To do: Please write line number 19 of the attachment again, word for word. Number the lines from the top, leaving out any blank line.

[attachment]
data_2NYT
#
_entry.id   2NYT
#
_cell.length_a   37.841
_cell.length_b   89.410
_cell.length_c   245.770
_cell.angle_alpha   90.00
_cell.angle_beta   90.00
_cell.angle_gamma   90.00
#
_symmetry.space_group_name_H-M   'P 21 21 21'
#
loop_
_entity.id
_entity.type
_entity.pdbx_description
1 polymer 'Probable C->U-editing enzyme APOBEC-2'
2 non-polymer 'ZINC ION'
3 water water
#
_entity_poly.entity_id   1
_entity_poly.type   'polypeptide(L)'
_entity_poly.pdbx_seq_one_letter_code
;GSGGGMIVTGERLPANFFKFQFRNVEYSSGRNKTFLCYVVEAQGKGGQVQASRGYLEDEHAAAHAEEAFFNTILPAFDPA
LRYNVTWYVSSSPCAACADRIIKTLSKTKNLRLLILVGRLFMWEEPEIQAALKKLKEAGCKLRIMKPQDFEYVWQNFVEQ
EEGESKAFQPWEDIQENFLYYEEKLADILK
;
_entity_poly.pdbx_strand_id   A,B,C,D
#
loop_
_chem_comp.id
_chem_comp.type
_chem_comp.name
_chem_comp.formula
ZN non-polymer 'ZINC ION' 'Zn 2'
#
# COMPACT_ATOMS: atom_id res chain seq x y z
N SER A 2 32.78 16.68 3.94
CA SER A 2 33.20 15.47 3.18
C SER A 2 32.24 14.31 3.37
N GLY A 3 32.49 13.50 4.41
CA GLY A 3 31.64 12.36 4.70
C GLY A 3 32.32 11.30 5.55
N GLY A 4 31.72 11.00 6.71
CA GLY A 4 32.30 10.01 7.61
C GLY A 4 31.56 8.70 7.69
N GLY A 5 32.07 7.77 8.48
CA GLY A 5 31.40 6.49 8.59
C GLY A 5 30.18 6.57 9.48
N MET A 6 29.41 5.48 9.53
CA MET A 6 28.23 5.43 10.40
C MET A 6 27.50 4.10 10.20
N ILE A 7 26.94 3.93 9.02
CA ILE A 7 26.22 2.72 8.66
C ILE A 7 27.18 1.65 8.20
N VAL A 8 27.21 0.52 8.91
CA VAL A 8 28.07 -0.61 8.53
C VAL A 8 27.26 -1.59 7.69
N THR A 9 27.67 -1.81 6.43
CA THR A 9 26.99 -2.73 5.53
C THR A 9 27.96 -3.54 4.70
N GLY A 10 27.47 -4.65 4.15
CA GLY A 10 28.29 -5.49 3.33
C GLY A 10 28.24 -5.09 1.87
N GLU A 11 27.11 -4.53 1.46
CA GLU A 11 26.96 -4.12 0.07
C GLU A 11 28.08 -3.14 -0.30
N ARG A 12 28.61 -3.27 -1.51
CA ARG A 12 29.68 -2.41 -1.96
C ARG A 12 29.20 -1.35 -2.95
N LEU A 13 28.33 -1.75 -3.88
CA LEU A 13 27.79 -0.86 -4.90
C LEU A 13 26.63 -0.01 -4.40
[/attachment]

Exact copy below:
2 non-polymer 'ZINC ION'